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Official UB news and information for the media
2/1/05

An article in <i>The New York Times</i> reports on UB research that found that more police officers die in patrol car crashes than at the hands of criminals, and that the number of deaths could be reduced if police departments did more to encourage officers to use seat belts.

2/3/05

An article in the <i>Los Angeles Times</i> on government efforts to put a cap on the amount of money that can be collected in medical malpractice suits quotes Lucinda Finley, vice provost for faculty affairs, who says that tort limits will unfairly penalize women.

2/6/05

An article in the <i>Atlanta Journal Constitution</i> reports on proposed caps to medical malpractice suits and victim advocates who say a $250,000 cap on "pain and suffering" damages unfairly penalizes stay-at-home parents, children and retirees, creating a two-tier system of justice that penalizes people without jobs. The article quotes Lucinda Finley, vice provost for faculty affairs.

2/7/05

An article in <i>USA Today</i> on the growing number of movies led by African-American actors quotes Elayne Rapping, professor of American studies, who says teen interest in black inner-city life has helped open the door wider to minority actors.

2/8/05

An article in <i>Newsday</i> on custody battles after the death of a child's parents quotes Susan Mangold, professor of law, who said both parents should name three people in their wills, in order of preference, who would assume custody.

2/11/05

An article in <i>The Chronicle of Higher Education</i> looks at efforts by U.S. universities to enroll international students, as well as the intense competition there is for those students, and reports that UB was one of the first public universities to develop a comprehensive international recruitment plan.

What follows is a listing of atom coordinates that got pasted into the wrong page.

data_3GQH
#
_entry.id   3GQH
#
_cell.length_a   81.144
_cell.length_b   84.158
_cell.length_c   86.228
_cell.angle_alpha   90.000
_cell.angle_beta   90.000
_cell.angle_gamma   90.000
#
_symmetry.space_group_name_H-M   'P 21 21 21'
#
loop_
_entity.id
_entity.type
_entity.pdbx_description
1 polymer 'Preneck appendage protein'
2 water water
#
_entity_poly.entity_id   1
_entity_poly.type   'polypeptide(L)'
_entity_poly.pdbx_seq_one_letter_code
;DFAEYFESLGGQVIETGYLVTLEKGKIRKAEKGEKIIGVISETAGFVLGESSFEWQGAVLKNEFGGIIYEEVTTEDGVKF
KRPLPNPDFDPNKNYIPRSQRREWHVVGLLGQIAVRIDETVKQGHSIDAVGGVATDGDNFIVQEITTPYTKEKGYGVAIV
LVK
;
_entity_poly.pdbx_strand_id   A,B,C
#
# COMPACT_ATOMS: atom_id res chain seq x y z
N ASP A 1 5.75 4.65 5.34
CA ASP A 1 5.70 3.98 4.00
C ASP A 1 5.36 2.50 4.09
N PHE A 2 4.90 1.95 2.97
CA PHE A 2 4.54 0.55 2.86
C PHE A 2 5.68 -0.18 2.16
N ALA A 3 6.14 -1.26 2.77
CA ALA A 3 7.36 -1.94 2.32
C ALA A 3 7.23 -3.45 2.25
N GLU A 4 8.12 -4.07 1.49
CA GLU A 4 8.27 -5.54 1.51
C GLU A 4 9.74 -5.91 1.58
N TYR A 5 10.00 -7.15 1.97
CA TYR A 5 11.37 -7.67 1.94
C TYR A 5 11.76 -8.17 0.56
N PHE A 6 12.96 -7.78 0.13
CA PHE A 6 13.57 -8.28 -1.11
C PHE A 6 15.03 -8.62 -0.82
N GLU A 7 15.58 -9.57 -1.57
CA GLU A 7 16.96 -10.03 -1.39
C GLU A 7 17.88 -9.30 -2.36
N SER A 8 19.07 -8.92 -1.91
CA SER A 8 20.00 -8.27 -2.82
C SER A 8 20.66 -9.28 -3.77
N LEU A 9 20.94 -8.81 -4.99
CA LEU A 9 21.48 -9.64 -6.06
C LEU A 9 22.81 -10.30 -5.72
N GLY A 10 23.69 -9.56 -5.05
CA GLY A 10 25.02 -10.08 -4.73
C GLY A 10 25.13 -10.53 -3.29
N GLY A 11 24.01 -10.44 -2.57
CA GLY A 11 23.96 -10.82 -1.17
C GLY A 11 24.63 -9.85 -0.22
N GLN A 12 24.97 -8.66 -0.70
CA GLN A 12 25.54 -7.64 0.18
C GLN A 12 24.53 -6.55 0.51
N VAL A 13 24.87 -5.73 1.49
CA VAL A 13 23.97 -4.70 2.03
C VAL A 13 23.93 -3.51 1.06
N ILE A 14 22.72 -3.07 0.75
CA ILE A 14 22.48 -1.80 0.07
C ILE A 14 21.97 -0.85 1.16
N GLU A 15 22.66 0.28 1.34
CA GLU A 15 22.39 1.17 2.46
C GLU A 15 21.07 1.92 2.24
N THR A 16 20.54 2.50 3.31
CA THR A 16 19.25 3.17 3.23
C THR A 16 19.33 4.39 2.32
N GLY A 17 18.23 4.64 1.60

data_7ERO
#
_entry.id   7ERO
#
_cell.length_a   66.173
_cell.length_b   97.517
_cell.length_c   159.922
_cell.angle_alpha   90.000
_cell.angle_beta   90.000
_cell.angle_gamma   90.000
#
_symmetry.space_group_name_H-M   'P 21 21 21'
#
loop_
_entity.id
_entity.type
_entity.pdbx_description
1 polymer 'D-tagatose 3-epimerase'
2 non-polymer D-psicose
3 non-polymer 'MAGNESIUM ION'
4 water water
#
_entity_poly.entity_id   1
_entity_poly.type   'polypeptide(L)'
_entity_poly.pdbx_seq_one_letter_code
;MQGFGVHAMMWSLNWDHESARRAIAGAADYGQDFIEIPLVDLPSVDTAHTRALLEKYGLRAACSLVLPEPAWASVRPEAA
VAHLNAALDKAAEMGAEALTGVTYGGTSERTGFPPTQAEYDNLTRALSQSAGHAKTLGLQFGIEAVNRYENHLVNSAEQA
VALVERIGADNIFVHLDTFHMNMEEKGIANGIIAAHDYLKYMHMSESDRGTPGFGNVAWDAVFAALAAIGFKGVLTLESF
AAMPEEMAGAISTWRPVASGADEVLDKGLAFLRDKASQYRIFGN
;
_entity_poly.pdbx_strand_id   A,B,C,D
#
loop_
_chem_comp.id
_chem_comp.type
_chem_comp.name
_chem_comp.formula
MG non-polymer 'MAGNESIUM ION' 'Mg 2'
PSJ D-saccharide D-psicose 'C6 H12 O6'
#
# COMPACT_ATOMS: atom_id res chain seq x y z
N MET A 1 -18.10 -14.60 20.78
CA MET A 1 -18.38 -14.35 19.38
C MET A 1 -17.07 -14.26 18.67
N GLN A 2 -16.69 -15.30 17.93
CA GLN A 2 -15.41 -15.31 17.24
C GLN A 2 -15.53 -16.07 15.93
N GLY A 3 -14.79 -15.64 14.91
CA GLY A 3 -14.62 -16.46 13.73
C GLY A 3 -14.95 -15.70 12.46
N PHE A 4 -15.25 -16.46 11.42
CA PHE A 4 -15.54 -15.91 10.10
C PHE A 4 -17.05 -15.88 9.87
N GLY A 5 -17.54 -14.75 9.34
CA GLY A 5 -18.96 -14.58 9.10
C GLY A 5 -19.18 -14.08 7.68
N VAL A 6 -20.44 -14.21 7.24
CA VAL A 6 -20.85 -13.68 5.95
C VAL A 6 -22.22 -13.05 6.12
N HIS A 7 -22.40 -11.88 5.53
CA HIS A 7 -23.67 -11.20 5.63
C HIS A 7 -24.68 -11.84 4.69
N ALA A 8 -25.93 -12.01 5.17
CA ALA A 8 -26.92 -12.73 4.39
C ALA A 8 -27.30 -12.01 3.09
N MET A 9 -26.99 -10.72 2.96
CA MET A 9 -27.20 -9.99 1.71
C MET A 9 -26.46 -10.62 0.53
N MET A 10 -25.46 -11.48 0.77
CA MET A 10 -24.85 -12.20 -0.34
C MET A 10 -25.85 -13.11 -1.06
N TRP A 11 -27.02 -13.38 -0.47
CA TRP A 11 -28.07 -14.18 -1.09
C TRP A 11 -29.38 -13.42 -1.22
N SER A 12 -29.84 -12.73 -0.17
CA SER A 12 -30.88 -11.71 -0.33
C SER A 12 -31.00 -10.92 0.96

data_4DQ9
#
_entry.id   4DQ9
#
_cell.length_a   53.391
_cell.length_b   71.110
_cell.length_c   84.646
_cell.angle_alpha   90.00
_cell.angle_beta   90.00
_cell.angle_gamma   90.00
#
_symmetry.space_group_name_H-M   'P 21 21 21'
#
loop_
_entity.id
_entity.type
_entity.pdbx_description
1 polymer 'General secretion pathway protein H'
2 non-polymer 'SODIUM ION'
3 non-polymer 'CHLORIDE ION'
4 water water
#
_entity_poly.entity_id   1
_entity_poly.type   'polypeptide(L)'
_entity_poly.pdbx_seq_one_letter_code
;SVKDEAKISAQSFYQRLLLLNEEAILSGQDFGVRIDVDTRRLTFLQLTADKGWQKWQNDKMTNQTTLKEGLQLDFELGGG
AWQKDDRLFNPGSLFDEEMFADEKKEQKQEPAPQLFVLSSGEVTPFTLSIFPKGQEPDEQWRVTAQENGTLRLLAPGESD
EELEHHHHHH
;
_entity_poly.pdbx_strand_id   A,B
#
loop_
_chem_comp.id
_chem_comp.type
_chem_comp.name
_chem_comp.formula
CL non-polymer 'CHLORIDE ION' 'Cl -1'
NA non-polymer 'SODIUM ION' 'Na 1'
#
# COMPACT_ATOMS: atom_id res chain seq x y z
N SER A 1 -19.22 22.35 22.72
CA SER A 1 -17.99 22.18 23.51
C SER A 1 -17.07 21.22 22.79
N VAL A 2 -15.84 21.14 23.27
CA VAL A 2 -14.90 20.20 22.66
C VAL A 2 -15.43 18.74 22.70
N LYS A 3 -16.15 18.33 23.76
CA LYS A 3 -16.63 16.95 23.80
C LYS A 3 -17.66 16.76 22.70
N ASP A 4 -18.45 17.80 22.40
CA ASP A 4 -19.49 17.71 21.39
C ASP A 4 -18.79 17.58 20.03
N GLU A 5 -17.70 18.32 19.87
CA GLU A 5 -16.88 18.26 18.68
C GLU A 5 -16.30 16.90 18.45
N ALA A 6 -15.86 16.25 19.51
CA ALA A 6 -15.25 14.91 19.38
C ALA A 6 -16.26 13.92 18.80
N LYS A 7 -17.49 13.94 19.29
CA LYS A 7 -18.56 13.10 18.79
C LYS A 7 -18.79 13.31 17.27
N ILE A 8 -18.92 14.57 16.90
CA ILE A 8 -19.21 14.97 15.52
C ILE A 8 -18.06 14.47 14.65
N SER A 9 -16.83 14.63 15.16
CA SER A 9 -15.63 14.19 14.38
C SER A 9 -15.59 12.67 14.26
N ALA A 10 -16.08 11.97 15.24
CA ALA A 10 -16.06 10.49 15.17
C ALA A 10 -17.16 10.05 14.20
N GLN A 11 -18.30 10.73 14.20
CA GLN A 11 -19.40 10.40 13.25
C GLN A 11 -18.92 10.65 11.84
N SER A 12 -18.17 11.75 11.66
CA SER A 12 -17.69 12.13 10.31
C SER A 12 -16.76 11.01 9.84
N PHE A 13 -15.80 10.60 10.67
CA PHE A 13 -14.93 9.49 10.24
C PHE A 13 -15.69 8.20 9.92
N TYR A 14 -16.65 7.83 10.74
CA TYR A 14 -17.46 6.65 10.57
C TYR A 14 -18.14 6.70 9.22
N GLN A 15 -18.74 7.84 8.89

2/11/05

An article in <i>Financial Times</i> on the enigma of attraction and why we do what we do in love and romance looks at research conducted by psychology student Mauricio Carvallo, whose research under the supervision of Brett Pelham, associate professor of psychology, looks at why we are attracted to people like ourselves.

2/11/05

An article distributed by <i>Health Day News Service</i> reports that an extract of the herb St. John's wort has been found to be slightly more effective for the treatment of moderate to severe depression than the widely prescribed antidepressant Paxil, and quotes Uriel Halbreich, professor of psychiatry.

2/12/05

An article in Saturday's issue of <i>The New York Times</i> also looks at Canada's decision to suspend use of Aderall for treatment of ADHD and quotes William Pelham, UB Distinguished Professor of psychology, pediatrics and psychiatry.

2/14/05

An article in <i>USA Today</i> on Aderall, which is used to treat ADHD and has been pulled off the Canadian market because it has been linked to 20 deaths worldwide, quotes William Pelham, UB Distinguished Professor of psychology, pediatrics and psychiatry, who says parents should take a hard look at whether their children really need ADHD medications.